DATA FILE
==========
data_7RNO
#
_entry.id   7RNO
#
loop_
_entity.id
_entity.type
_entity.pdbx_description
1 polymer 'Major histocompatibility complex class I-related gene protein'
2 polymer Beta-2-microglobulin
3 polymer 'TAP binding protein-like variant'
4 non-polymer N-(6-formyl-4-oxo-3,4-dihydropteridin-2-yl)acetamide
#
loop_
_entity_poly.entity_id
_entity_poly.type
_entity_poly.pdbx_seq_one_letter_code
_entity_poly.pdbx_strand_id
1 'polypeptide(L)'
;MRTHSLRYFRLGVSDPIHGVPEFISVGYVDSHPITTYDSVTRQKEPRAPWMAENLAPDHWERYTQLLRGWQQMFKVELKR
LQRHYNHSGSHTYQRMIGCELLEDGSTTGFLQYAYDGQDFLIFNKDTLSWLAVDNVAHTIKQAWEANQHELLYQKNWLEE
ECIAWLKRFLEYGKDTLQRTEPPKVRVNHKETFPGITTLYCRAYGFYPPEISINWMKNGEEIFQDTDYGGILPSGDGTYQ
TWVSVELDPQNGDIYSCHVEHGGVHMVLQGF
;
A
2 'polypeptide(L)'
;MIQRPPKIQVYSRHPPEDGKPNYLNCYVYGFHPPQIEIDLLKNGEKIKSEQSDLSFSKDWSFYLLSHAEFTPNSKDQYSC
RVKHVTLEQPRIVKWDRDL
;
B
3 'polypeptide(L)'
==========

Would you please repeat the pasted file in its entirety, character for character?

data_7RNO
#
_entry.id   7RNO
#
loop_
_entity.id
_entity.type
_entity.pdbx_description
1 polymer 'Major histocompatibility complex class I-related gene protein'
2 polymer Beta-2-microglobulin
3 polymer 'TAP binding protein-like variant'
4 non-polymer N-(6-formyl-4-oxo-3,4-dihydropteridin-2-yl)acetamide
#
loop_
_entity_poly.entity_id
_entity_poly.type
_entity_poly.pdbx_seq_one_letter_code
_entity_poly.pdbx_strand_id
1 'polypeptide(L)'
;MRTHSLRYFRLGVSDPIHGVPEFISVGYVDSHPITTYDSVTRQKEPRAPWMAENLAPDHWERYTQLLRGWQQMFKVELKR
LQRHYNHSGSHTYQRMIGCELLEDGSTTGFLQYAYDGQDFLIFNKDTLSWLAVDNVAHTIKQAWEANQHELLYQKNWLEE
ECIAWLKRFLEYGKDTLQRTEPPKVRVNHKETFPGITTLYCRAYGFYPPEISINWMKNGEEIFQDTDYGGILPSGDGTYQ
TWVSVELDPQNGDIYSCHVEHGGVHMVLQGF
;
A
2 'polypeptide(L)'
;MIQRPPKIQVYSRHPPEDGKPNYLNCYVYGFHPPQIEIDLLKNGEKIKSEQSDLSFSKDWSFYLLSHAEFTPNSKDQYSC
RVKHVTLEQPRIVKWDRDL
;
B
3 'polypeptide(L)'